When you master a skill, it can appear simple, almost effortless—but that’s just an illusion. Mastery takes hard work and dedication. This week, Webtech Wireless salutes our very own firmware engineer, Alireza Nematollahi (Ali), who’s been pulling in the gold as national kayaking champion while working to ensure Webtech Wireless hardware products are put through tests of their own.
Ali Tests the Limits
Ali works on hardware engineering projects at Webtech Wireless, either involved with new deployments or redesigning existing products and processes for increased efficiency. “Currently, I’m redesigning the automated testing hardware to improve how we test our locators”, he says and then explains that locators were tested manually, but “due to complexity of the locators, they are not human testable in a timely manner. By automating the testing, it will be possible to test up to 24 locators simultaneously.”
My impression of a slow hands-on testing process replaced by a faceless machine is dashed by Ali’s description of the rigorous test procedures in automated testing. Automation is more than just hurrying up (although that certainly is one aim). Automated testing improves how Quality Assurance analyzes the test data through improved reporting, and by analyzing the reports, they can continuously improve testing.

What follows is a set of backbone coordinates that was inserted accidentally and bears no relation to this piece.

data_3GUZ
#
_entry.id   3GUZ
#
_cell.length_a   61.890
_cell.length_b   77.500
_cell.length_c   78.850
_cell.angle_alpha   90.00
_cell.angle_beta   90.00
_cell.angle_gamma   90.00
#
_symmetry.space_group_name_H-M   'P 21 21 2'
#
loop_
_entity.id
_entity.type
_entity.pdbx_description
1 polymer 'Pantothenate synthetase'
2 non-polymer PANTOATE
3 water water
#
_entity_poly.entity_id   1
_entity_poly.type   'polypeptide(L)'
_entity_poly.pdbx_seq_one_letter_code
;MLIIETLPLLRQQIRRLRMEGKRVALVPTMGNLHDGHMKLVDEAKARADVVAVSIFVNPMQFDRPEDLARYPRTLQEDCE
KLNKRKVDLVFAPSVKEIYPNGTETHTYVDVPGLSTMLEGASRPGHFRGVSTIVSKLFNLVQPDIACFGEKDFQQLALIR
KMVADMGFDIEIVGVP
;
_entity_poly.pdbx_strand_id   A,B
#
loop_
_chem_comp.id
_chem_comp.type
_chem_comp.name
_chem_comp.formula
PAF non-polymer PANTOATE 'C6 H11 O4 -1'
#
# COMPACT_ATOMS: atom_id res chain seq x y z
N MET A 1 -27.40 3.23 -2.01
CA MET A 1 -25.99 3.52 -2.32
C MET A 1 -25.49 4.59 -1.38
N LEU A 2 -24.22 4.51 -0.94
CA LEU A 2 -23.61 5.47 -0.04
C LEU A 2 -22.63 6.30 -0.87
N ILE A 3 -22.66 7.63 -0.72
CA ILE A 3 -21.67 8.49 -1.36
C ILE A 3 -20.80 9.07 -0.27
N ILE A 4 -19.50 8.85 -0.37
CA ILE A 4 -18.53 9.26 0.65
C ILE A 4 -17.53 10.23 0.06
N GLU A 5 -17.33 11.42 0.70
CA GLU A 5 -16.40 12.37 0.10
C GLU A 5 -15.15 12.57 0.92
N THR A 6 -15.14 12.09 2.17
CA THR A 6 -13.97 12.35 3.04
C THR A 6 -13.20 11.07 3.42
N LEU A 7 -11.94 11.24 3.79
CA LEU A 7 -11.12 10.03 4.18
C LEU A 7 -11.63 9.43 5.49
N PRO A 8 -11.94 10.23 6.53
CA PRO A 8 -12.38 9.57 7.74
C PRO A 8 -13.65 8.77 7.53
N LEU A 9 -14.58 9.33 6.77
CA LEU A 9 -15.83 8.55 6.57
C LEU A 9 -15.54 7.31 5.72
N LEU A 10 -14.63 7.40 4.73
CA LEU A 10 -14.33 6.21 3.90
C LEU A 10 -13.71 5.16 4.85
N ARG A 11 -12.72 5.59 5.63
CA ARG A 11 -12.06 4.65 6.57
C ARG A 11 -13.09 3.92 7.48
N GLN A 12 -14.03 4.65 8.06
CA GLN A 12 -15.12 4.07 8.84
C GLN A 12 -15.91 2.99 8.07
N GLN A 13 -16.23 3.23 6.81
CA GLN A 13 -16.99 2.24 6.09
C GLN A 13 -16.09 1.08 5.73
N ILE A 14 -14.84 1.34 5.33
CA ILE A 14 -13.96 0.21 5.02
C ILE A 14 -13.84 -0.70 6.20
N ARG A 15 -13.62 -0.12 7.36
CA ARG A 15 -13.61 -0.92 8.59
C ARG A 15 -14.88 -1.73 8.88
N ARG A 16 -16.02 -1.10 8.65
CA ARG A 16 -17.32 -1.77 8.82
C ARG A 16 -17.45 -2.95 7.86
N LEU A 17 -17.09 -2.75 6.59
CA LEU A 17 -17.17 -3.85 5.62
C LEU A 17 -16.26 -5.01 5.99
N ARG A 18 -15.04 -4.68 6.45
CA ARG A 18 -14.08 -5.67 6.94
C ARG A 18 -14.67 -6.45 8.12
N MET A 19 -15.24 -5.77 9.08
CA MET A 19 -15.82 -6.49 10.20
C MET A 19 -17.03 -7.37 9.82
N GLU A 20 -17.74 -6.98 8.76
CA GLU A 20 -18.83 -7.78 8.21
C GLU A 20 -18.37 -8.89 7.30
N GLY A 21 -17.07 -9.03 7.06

“I Will Be Fast!”
Ali has won a dozen or so medals over the years competing as a flatwater kayaker, and he credits his success in part to having “the best coach ever”. Six days a week, you can find Ali training, either on his own in the gym or on the water with Kamini Jain, a two-time Olympian. Her motto, “I will be fast!”, must be what inspires Ali to say things such as, “You can do whatever you want”, and “I can be successful at my job and I can be successful at my sport”.
Although he’s not a professional, Ali has competed and won against the best in the field. He won the men’s gold medal at the national finals in Regina and won gold in Seattle’s Ted Houk Regatta K4, but is still content to have placed seventh this year in Montreal. “Does it seem like a failure to only place seventh after winning gold”, I asked, but Ali’s answer is a case in point of what a winning attitude is all about. “It’s not a failure. Seventh is very good, and failure is what motivates me to do better”.
On adversity he says, “I don’t let myself get caught up in comparison with others or my earlier successes. Comparison will tear me apart from the inside. I’m always thinking about the next regatta and the next year.” Then he adds, “Failure motivates you to do better.”
It’s pretty clear from talking to Ali that his training has prepared him for all the tests that life can offer, both at work and on the water. Congratulations for being an inspiration.